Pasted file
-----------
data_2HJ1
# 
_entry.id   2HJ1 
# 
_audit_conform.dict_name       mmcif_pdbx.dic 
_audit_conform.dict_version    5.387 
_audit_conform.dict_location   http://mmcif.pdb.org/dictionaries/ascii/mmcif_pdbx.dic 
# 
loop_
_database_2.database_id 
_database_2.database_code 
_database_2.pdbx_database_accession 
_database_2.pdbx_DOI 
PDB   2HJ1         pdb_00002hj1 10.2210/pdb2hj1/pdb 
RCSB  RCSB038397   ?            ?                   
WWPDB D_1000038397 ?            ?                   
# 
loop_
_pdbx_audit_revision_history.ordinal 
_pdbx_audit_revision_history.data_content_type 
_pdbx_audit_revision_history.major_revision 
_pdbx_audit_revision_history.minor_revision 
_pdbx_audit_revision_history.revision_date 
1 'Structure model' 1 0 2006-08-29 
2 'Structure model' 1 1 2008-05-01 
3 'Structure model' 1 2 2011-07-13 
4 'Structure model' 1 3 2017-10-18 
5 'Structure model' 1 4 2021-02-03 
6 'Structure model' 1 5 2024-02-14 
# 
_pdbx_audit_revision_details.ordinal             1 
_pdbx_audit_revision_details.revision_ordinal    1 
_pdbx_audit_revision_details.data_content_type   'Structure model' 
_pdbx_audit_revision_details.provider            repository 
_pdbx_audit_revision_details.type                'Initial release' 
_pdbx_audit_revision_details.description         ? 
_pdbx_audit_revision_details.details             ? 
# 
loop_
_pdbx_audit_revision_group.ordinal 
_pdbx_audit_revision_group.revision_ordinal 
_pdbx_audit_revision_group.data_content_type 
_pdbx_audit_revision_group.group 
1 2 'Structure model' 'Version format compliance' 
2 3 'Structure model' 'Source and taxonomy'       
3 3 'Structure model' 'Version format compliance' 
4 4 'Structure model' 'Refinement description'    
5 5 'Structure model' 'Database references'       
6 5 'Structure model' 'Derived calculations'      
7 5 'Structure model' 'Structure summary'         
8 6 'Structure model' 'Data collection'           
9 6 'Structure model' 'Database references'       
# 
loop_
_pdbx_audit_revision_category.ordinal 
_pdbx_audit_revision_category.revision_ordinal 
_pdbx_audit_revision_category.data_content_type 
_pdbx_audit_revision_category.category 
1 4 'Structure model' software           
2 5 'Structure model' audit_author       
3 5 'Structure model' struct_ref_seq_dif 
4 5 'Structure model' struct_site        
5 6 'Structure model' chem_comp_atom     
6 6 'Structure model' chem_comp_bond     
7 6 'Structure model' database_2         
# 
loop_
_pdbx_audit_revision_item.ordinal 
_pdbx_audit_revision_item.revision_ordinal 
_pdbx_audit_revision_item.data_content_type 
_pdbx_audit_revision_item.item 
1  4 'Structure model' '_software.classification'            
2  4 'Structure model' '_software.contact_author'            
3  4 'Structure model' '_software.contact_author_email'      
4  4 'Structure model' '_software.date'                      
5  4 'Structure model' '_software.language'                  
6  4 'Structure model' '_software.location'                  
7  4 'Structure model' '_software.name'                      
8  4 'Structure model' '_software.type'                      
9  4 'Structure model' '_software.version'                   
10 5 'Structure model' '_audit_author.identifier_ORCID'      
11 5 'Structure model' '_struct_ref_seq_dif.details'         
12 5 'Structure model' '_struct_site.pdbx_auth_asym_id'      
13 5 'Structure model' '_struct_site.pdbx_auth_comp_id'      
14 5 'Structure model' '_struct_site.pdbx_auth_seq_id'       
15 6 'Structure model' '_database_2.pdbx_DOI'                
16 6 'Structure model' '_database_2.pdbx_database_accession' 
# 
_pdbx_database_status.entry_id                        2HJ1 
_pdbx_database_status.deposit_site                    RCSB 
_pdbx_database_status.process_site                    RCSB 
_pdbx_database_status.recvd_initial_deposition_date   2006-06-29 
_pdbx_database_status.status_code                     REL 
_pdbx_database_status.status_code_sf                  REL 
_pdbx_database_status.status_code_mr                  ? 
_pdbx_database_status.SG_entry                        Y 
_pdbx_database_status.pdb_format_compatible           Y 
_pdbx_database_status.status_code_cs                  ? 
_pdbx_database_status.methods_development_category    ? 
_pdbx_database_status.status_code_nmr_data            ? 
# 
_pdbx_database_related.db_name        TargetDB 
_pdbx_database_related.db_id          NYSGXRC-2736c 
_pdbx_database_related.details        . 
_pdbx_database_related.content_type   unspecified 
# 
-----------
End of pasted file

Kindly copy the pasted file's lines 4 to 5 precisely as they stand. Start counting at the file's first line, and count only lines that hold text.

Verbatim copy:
# 
_audit_conform.dict_name       mmcif_pdbx.dic 